You have to admire Joseph Kabila's cheek, if nothing else. On Saturday, at his first press conference in seven years, the long-serving president of the Democratic Republic of Congo said: “We have to have elections as scheduled.” But they were scheduled for December of 2016.
Kabila had been in office for fourteen years by then, but somehow he had forgotten that you need an up-to-date voters' list before you can hold an election. So he generously offered to stay in office as president for another year while this was done, even though he was not allowed to run for a third term as president.
The various opposition parties and the Catholic Church, which has immense influence in the DRC, were not greatly pleased by that. However, they reluctantly agreed to go along with it and the election was rescheduled for December 2017 – last month.
As it became clear that the deadline would not be met the demonstrations and protests multiplied, and the ‘security forces' grew more repressive: a recent UN report found that state agents had carried out 1,176 killings in 2017. And late last year Kabila declared that the elections would have to be postponed again, to December 2018.
“Kabila does not have any intention to leave power,” said Felix Tshisekedi, a prominent opposition leader, after the latest postponement. “His strategy is to spread chaos across the country and then delay elections because he'll claim there is too much violence.” The violence is certainly increasing, and there is a serious risk that Congo is sliding back towards civil war, but it's too simple to blame it all on Kabila.
Joseph Kabila came to power when his father Laurent-Desire Kabila, a warlord who had emerged victorious in the first civil war in 1997, was assassinated in 2001. He was only 29 at the time (although his father had already made him army chief of staff), and he had no political following of his own.
He has subsequently become very rich, but he is still not a powerful figure in his own right. He was put in office by the security forces, now dominated by the men who led his father's rebel army, and he remains largely a figurehead while they make the real decisions. The problem is that they can't decide who should replace him.
Kabila didn't actually forget to change the law that restricted him to two terms of office. Doing that would have been simple enough if the men who really run things had all wanted him to stay in office. (Three other African leaders have changed the rules on term limits so they could stay in office in just the past year.)
Nor is there much doubt that Kabila would have won if there had been an election last year or the year before. It's the regime's own people who are slowly compiling the voters' lists, and the choices they make will doubtless guarantee a victory for the regime. The situation is drifting towards chaos because the various factions within the security forces cannot agree whether to keep Kabila in power or switch to another figurehead.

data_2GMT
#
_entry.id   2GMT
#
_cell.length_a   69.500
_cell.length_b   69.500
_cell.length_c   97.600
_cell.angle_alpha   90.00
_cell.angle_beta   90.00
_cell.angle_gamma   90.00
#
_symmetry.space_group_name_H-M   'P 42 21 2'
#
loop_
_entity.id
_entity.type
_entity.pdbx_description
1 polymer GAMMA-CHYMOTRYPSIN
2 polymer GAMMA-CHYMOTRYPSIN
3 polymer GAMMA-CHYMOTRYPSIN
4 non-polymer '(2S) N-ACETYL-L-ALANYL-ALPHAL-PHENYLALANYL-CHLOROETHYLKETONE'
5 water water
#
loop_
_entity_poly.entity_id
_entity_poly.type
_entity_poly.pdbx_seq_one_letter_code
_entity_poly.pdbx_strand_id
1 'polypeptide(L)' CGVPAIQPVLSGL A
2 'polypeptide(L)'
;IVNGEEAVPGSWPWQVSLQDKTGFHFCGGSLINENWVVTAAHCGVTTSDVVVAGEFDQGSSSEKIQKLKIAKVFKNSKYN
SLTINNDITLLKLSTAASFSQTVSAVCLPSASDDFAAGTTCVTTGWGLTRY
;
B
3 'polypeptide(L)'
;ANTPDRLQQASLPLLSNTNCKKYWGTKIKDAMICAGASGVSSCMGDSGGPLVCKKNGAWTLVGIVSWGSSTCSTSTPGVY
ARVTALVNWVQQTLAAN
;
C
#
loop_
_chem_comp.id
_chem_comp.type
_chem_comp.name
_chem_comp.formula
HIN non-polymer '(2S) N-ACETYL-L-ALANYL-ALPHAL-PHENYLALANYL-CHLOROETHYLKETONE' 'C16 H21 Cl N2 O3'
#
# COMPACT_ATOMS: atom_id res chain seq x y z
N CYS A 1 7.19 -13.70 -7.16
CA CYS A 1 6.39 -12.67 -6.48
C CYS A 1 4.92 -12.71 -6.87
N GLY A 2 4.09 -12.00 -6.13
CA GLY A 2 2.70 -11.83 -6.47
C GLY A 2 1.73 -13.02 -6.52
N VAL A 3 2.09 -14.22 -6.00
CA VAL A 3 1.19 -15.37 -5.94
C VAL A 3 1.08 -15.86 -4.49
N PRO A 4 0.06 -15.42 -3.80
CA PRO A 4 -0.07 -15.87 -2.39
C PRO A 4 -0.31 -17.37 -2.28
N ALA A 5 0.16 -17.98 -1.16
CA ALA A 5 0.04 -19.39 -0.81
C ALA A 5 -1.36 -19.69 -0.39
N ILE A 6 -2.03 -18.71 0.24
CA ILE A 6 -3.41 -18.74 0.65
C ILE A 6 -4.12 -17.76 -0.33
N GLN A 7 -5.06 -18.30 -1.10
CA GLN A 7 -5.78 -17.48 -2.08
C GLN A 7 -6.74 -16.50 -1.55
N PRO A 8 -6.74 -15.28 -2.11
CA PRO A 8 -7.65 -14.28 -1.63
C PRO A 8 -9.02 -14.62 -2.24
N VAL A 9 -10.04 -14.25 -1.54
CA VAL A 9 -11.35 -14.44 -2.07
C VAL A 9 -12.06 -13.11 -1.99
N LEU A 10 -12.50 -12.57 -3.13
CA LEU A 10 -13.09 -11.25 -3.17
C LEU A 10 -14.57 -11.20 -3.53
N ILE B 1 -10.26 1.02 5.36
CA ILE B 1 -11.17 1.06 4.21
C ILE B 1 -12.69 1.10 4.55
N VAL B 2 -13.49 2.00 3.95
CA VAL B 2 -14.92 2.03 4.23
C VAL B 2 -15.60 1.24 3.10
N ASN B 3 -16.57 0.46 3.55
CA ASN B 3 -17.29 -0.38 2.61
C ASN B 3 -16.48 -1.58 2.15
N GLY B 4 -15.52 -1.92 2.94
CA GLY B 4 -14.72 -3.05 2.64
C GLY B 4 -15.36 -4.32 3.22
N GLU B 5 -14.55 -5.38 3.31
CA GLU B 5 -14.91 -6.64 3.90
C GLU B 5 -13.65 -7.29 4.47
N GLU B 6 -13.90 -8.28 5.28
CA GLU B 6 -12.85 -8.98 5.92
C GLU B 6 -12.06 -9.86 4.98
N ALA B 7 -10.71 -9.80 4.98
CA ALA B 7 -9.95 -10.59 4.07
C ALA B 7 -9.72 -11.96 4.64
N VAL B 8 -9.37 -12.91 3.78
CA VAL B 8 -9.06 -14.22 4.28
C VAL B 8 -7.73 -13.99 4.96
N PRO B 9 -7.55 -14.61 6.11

It's all about who has access to resources (for which read money) within the regime, but meanwhile 81 million Congolese are being dragged towards another civil war. The last one, in 1998-2003, killed at least 5 million Congolese, mostly from hunger and disease. They do not need another.
There is already heavy fighting between militia groups and the army in the east and south-east, with the majority of the casualties, as usual, being civilians. It would be comforting to believe that an election could stop all this, but it can't. What is required is a strong and reasonably honest government that can reassert control over this huge country, the poorest in the world.
It is sheer fantasy to imagine that a country bigger than all of western Europe, but with less in the way of all-weather roads than tiny Luxembourg and a per capita income of about a dollar a day, can be saved by a free election. Communications are so poor that there is no genuine ‘public opinion', and beyond Kinshasa, the capital, almost all political loyalties are tribal.
Democracy is important, and for most African countries – for most countries anywhere – it is the best solution. But the Congo is too big, too poor and too ethnically fragmented for that to work yet. Elections are symbolically important because they embody the principles of popular sovereignty and the rule of law, but everybody who might actually get elected belongs to a small privileged elite.
A relatively small part of that group, the ‘security elite', have actually been running everything since the turn of the century, and the first order of business must be for them to make a deal on who their candidate will be at the next election. Whoever that is will certainly win, and it hardly matters whether it is Kabila or somebody else. Those behind the scenes will still pull the strings.
But until they reach an agreement about the regime's candidate, the country will continue to drift, and it is drifting into dangerous waters.*
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